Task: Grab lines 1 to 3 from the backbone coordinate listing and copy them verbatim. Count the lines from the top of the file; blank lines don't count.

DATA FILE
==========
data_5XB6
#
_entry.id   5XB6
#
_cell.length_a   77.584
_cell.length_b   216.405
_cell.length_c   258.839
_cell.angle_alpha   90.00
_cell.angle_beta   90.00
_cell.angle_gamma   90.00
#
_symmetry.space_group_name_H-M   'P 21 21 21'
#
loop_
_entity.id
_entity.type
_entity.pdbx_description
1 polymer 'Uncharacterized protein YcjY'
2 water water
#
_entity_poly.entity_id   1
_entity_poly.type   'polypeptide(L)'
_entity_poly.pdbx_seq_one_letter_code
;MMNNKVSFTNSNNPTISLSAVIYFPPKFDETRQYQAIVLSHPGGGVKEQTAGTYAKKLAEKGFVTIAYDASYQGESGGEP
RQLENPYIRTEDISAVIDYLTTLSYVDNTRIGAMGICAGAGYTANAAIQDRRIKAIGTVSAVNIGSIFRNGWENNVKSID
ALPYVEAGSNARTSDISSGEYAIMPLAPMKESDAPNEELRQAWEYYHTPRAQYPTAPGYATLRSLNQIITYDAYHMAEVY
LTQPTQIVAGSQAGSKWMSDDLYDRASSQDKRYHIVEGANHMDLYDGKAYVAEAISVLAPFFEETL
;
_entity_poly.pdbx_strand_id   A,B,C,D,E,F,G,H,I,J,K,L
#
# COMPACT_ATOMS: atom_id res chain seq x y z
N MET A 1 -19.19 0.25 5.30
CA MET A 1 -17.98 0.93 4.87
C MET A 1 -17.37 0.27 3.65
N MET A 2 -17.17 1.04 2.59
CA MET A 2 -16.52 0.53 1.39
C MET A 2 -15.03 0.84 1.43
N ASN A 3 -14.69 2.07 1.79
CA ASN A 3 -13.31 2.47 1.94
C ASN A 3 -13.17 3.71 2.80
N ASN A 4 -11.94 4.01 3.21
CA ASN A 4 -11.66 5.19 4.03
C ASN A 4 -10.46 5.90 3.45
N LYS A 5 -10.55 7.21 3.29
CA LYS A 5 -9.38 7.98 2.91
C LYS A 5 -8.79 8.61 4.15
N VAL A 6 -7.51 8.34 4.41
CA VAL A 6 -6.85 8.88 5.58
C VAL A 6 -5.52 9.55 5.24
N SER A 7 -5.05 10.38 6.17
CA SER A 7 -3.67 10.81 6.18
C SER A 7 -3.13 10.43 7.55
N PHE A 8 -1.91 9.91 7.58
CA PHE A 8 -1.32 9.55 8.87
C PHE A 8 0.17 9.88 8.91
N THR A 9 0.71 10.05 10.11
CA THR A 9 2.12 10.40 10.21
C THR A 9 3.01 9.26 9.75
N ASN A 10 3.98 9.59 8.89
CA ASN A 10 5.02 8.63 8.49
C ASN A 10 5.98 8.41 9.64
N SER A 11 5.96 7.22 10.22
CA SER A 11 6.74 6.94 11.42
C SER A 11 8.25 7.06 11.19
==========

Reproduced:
data_5XB6
#
_entry.id   5XB6